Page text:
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China plays active role in combating infectious diseases

Updated: Jun 25,2015 9:20 AM     Xinhua

Visiting Vice-Premier Liu Yandong speaks during the US-China Symposium on Ebola Research and Global Health Security in Washington, the United States, June 24.[Photo/Xinhua]

Visiting Vice-Premier Liu Yandong (3rd R, front) shakes hands with Secretary of the US Department of Health and Human Services Sylvia Burwell, during the US-China Symposium on Ebola Research and Global Health Security in Washington, the United States, June 24. [Photo/Xinhua]

WASHINGTON — China takes seriously the prevention and control of emerging infectious diseases and has played an active role in global emergency response to such health threats, visiting Vice-Premier Liu Yandong said in Washington on June 24.

Liu took China’s response to the Ebola outbreak in West Africa as an example, saying that China has provided four rounds of humanitarian aid with a combined value of 750 million renminbi ($120 million), sent more than 1,000 medical staff to the affected countries, treated more than 900 patients, and trained more than 13,000 medical workers for Sierra Leone, Liberia, Guinea and their neighboring countries since the outbreak of the deadly disease.

It’s “the largest-ever foreign medical aid program in the history of new China,” Liu said in a keynote speech in the US National Institutes of Health, where a symposium on Ebola, research and global health security was held as part of the sixth China-US High-Level Consultation on People-to-People Exchange (CPE) in Washington.

“With that, China has become an important force in providing assistance to West Africa in fighting Ebola,” she said.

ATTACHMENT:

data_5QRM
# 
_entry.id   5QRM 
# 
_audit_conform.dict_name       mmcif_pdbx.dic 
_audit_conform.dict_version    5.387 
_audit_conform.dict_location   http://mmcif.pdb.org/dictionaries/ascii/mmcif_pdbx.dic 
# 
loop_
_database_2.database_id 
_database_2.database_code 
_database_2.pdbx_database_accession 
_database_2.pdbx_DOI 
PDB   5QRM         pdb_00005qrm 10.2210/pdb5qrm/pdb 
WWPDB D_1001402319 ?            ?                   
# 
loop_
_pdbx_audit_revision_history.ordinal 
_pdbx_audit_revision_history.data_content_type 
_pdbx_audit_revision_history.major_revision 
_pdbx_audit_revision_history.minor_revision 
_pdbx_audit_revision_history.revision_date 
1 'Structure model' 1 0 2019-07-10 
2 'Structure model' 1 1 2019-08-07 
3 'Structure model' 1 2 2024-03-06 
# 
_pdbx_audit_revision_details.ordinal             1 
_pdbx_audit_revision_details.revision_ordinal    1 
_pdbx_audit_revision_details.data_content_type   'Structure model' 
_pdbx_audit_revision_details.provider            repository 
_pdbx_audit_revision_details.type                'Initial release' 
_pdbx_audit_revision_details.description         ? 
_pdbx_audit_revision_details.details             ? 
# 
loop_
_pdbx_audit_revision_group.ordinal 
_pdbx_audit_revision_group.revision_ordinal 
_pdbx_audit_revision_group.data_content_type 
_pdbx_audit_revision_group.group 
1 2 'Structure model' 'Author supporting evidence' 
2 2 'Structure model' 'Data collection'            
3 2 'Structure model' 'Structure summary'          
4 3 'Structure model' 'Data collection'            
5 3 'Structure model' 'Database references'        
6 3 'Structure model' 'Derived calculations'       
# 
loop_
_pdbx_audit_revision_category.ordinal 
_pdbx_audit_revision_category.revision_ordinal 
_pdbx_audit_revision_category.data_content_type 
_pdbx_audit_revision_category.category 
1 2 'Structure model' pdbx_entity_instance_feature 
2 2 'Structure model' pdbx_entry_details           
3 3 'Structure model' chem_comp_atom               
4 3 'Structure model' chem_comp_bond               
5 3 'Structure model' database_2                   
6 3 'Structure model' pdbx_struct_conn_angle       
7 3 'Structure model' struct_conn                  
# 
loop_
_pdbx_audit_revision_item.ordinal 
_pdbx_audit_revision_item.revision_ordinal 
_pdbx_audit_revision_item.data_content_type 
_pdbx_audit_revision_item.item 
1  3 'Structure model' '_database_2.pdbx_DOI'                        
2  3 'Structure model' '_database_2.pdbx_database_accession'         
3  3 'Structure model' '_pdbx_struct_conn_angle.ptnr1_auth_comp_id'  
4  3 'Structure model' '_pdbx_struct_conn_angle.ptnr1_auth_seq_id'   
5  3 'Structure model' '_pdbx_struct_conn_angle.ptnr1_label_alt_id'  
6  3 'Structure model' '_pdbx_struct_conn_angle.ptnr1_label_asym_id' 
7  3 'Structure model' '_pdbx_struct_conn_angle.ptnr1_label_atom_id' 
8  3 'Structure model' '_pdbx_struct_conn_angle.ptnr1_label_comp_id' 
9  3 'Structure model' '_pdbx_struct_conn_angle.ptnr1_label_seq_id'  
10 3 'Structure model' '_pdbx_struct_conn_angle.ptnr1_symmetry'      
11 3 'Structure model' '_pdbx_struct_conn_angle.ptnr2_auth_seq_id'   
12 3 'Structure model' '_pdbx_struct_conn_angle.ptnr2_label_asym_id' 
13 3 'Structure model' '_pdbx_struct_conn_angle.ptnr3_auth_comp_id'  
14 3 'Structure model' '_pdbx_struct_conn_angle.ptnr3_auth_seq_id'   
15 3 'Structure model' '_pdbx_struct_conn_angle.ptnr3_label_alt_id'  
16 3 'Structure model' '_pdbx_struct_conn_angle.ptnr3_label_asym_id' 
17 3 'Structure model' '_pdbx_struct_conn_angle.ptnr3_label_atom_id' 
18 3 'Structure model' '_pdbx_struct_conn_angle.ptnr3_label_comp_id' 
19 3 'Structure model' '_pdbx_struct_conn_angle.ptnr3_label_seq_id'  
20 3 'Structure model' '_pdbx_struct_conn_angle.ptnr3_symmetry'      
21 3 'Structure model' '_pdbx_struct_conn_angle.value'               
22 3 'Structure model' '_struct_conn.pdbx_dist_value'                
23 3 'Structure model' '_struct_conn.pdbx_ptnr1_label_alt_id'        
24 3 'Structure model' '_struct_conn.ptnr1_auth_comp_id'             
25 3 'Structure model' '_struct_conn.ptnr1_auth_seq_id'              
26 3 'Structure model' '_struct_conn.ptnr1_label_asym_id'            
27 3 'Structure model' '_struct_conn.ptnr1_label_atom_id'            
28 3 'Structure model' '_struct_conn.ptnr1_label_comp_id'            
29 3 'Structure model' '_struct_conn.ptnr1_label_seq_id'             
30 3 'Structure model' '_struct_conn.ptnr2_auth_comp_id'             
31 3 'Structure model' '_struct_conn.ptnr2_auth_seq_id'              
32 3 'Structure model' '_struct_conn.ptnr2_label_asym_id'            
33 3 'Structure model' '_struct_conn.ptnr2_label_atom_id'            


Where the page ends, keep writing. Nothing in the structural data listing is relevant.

Liu added that China started to dispatch medical teams to other countries as early as in 1963. Over the past 50 years, China has sent 23,000 medical staff to 66 countries and regions, who have provided services for 270 million people in Asia, Africa, Latin America and Oceania.

On China-US health cooperation, Liu said both countries have greater common interest and shared responsibilities to maintain global public health security and respond timely to emerging infectious diseases.

“Stronger cooperation between China and the US matters not only for the health of both our peoples, but also has global significance,” Liu said.

She said the fact that health agenda was brought into the CPE for the first time will “deepen health cooperation and add new dimensions to people-to-people exchange between China and the United States.”

Liu also gave some recommendations in this regard, such as making the training of professionals a great priority in health cooperation, strengthening joint scientific research in tackling major global public health challenges, promoting mutual learning between traditional and modern medicine, and deepening cooperation between the two countries in multilateral institutions including the World Health Organization.

Before the symposium began, Liu met with Sylvia Burwell, secretary of the US Department of Health and Human Services. Liu and Burwell also attended a signing ceremony of an agreement for the collaborative program on emerging and re-emerging infectious diseases between the two countries’ health agencies.

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